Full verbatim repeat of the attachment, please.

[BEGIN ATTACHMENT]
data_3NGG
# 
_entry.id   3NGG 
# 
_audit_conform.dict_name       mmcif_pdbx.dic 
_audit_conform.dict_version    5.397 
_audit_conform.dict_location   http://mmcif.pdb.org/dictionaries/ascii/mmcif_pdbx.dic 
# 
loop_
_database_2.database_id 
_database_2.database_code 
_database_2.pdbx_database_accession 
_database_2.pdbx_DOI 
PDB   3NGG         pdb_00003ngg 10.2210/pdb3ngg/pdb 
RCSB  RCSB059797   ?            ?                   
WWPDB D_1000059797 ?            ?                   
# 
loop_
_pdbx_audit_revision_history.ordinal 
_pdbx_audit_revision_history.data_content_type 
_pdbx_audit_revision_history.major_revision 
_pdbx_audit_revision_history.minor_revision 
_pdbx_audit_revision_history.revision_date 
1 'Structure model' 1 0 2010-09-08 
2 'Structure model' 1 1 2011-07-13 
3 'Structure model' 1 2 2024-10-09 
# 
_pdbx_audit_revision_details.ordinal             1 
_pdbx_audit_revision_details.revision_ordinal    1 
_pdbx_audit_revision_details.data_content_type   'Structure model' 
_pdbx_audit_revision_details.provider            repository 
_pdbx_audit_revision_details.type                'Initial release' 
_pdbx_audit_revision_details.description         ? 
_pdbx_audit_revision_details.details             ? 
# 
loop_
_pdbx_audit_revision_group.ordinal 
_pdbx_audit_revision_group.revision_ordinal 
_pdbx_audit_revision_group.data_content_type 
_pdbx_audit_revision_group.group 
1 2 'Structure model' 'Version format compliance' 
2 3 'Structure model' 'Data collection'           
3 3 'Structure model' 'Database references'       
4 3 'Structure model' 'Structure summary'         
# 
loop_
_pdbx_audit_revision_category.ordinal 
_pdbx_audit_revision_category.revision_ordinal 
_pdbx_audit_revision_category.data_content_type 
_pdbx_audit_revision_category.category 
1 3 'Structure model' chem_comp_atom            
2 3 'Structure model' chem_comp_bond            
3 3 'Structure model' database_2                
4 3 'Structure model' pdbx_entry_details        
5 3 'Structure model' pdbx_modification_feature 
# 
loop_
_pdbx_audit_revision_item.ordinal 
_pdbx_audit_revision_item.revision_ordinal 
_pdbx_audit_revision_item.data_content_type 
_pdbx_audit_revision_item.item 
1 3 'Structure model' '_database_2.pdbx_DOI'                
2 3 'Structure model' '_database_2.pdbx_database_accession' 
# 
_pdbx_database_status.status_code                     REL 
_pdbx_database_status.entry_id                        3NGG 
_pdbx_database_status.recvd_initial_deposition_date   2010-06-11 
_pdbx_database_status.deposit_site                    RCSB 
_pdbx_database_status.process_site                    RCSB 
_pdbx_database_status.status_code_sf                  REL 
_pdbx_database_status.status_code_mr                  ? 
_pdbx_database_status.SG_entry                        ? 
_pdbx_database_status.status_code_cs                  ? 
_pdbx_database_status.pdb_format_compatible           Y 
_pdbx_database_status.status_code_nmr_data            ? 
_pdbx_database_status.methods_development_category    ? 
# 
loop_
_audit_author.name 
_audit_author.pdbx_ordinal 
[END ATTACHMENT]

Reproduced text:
data_3NGG
# 
_entry.id   3NGG 
# 
_audit_conform.dict_name       mmcif_pdbx.dic 
_audit_conform.dict_version    5.397 
_audit_conform.dict_location   http://mmcif.pdb.org/dictionaries/ascii/mmcif_pdbx.dic 
# 
loop_
_database_2.database_id 
_database_2.database_code 
_database_2.pdbx_database_accession 
_database_2.pdbx_DOI 
PDB   3NGG         pdb_00003ngg 10.2210/pdb3ngg/pdb 
RCSB  RCSB059797   ?            ?                   
WWPDB D_1000059797 ?            ?                   
# 
loop_
_pdbx_audit_revision_history.ordinal 
_pdbx_audit_revision_history.data_content_type 
_pdbx_audit_revision_history.major_revision 
_pdbx_audit_revision_history.minor_revision 
_pdbx_audit_revision_history.revision_date 
1 'Structure model' 1 0 2010-09-08 
2 'Structure model' 1 1 2011-07-13 
3 'Structure model' 1 2 2024-10-09 
# 
_pdbx_audit_revision_details.ordinal             1 
_pdbx_audit_revision_details.revision_ordinal    1 
_pdbx_audit_revision_details.data_content_type   'Structure model' 
_pdbx_audit_revision_details.provider            repository 
_pdbx_audit_revision_details.type                'Initial release' 
_pdbx_audit_revision_details.description         ? 
_pdbx_audit_revision_details.details             ? 
# 
loop_
_pdbx_audit_revision_group.ordinal 
_pdbx_audit_revision_group.revision_ordinal 
_pdbx_audit_revision_group.data_content_type 
_pdbx_audit_revision_group.group 
1 2 'Structure model' 'Version format compliance' 
2 3 'Structure model' 'Data collection'           
3 3 'Structure model' 'Database references'       
4 3 'Structure model' 'Structure summary'         
# 
loop_
_pdbx_audit_revision_category.ordinal 
_pdbx_audit_revision_category.revision_ordinal 
_pdbx_audit_revision_category.data_content_type 
_pdbx_audit_revision_category.category 
1 3 'Structure model' chem_comp_atom            
2 3 'Structure model' chem_comp_bond            
3 3 'Structure model' database_2                
4 3 'Structure model' pdbx_entry_details        
5 3 'Structure model' pdbx_modification_feature 
# 
loop_
_pdbx_audit_revision_item.ordinal 
_pdbx_audit_revision_item.revision_ordinal 
_pdbx_audit_revision_item.data_content_type 
_pdbx_audit_revision_item.item 
1 3 'Structure model' '_database_2.pdbx_DOI'                
2 3 'Structure model' '_database_2.pdbx_database_accession' 
# 
_pdbx_database_status.status_code                     REL 
_pdbx_database_status.entry_id                        3NGG 
_pdbx_database_status.recvd_initial_deposition_date   2010-06-11 
_pdbx_database_status.deposit_site                    RCSB 
_pdbx_database_status.process_site                    RCSB 
_pdbx_database_status.status_code_sf                  REL 
_pdbx_database_status.status_code_mr                  ? 
_pdbx_database_status.SG_entry                        ? 
_pdbx_database_status.status_code_cs                  ? 
_pdbx_database_status.pdb_format_compatible           Y 
_pdbx_database_status.status_code_nmr_data            ? 
_pdbx_database_status.methods_development_category    ? 
# 
loop_
_audit_author.name 
_audit_author.pdbx_ordinal 